Imager aids in nuclear fuel inspection

Share this on social media:

Channel Systems, a Canadian provider of nuclear safeguards, is developing an imaging device for inspecting spent nuclear fuel. The Digital Cerenkov Viewing Device (DCVD) uses a lightweight version of Resolve Optics’ 80-200mm focal length UV zoom lens.

Spent nuclear fuel emits a faint ultraviolet Cerenkov light when gamma rays from fuel assemblies interact with electrons in the cooling pond water. The DCVD equipped with UV zoom lens provides a highly-effective system that captures the Cerenkov image of spent fuel for analysis and comparison. This unique system provides inspectors with an effective tool for non-intrusive verification of spent nuclear fuel.

The DCVD UV zoom lens is wavelength-corrected to view a nuclear fuel assembly situated 13 metres away from the lens and through 10 metres of water. To meet the challenges of the application the UV zoom lens is able to optimally operate from 10 to 55ºC. Miniature motors allow accurate remote setting of both zoom and focus functions. A filter slide was incorporated in the design enabling the lens to be switched between UV (270 to 350nm) and visible (400 to 700nm) without the need to refocus the lens.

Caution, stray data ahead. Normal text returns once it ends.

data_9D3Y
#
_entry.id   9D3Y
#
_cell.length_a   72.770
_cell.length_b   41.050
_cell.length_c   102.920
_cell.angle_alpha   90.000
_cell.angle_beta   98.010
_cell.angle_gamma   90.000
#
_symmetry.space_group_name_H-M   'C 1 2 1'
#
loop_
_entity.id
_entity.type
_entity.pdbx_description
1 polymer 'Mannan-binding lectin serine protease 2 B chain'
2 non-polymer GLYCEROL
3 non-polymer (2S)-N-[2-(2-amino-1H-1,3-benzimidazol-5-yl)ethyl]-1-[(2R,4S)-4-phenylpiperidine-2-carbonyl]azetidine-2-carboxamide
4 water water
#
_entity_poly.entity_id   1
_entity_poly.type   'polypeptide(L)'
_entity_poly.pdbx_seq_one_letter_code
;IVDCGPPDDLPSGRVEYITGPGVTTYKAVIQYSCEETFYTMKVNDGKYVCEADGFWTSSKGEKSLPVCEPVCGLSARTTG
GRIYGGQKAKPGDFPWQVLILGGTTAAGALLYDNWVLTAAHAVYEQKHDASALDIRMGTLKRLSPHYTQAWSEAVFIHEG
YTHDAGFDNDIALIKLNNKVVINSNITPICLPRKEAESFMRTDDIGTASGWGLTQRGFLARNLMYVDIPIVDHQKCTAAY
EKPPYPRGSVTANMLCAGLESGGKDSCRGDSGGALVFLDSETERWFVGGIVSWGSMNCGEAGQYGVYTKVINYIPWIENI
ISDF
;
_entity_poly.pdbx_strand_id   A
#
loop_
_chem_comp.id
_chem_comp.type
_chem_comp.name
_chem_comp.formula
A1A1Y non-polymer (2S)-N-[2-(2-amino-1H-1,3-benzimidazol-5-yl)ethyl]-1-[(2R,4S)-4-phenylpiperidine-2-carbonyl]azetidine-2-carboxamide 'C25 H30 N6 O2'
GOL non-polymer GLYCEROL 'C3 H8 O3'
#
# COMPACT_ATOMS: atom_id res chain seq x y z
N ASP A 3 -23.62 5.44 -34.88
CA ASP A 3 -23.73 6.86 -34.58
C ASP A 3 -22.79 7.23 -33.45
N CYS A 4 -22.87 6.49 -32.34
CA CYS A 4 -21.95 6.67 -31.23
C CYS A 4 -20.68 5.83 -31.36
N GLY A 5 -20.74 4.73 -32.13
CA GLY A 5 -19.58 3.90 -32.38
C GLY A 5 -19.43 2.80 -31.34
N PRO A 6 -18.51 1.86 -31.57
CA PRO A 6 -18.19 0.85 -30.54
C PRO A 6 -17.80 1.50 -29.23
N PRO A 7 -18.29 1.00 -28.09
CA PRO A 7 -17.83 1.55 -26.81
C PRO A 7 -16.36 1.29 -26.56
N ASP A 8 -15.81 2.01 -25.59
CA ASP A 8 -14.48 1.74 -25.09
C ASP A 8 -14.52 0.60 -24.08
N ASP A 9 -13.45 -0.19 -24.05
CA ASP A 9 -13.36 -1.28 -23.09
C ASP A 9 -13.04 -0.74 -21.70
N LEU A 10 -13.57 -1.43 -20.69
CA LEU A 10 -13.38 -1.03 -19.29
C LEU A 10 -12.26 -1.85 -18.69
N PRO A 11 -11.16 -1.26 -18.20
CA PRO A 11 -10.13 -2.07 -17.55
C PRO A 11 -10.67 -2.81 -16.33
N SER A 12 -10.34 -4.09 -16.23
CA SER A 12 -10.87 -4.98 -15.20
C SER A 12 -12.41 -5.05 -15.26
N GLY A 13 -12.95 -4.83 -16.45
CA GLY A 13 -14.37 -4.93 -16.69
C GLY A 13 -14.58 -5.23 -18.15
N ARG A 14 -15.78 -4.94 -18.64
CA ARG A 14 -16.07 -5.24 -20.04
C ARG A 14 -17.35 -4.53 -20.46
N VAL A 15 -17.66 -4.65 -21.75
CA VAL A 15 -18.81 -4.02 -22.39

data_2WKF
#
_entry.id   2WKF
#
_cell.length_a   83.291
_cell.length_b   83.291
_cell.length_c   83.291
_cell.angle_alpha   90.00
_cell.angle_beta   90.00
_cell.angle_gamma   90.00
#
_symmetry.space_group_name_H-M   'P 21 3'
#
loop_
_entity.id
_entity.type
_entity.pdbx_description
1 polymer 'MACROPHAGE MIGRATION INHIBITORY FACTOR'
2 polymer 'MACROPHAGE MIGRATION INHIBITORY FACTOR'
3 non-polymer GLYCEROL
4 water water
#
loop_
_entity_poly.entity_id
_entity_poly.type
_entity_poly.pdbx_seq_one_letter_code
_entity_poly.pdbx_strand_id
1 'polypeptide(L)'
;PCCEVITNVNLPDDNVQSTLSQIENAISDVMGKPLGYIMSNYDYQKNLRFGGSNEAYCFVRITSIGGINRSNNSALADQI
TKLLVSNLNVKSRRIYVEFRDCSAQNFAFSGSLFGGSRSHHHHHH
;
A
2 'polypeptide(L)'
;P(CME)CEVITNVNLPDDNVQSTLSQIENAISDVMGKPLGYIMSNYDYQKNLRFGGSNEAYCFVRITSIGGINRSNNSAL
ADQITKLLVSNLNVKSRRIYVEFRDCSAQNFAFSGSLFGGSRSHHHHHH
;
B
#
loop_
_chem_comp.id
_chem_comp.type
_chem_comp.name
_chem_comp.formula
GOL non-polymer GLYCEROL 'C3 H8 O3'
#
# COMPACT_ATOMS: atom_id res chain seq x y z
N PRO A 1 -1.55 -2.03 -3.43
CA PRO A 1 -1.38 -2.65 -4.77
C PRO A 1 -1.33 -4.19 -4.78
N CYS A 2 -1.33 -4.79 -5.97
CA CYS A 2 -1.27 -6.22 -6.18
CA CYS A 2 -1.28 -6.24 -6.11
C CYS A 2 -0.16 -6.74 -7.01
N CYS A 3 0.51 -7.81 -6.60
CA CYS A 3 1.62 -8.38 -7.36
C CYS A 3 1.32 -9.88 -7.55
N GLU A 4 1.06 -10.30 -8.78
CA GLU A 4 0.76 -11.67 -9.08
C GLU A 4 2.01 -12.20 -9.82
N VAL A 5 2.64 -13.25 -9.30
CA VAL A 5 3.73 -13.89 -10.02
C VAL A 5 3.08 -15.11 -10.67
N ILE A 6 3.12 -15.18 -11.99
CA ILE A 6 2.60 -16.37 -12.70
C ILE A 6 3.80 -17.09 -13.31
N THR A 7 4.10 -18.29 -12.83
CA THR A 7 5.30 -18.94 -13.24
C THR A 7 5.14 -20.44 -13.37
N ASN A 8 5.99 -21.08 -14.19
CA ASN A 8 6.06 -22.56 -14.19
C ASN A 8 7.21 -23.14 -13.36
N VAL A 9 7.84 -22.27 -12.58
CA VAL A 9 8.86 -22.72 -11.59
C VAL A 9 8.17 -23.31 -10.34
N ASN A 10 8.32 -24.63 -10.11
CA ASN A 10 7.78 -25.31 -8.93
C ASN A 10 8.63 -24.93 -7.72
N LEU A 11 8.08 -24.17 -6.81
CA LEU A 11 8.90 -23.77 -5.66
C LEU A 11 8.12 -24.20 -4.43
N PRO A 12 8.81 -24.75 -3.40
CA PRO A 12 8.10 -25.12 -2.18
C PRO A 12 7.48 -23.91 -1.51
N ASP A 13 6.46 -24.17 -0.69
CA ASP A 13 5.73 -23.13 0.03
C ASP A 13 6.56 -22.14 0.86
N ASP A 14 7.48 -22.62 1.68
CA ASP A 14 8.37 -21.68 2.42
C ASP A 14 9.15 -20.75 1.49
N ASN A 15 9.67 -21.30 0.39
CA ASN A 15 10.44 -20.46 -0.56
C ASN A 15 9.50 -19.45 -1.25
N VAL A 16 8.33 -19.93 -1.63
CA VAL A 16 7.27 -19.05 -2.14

Recent News

29 July 2020

The Perseverance rover contains 19 cameras, including seven scientific instruments. It will analyse the climate and geology of Mars, looking for signs of past life, as well as monitoring the Martian atmosphere

02 July 2020

Norwegian seafood firm, Lerøy, has installed hyperspectral cameras on processing lines to sort fish. The system is able to measure the amount of blood in white fish, which gives a grade of quality

09 June 2020

Hyperspectral imaging is being used in a research programme at hospitals in Maryland and New York to investigate the prognostic value of skin findings associated with Covid-19 infection

27 May 2020

The composite picture of The Night Watch, made of 528 exposures stitched together digitally, makes it possible to zoom in on individual brushstrokes and even particles of pigment in the painting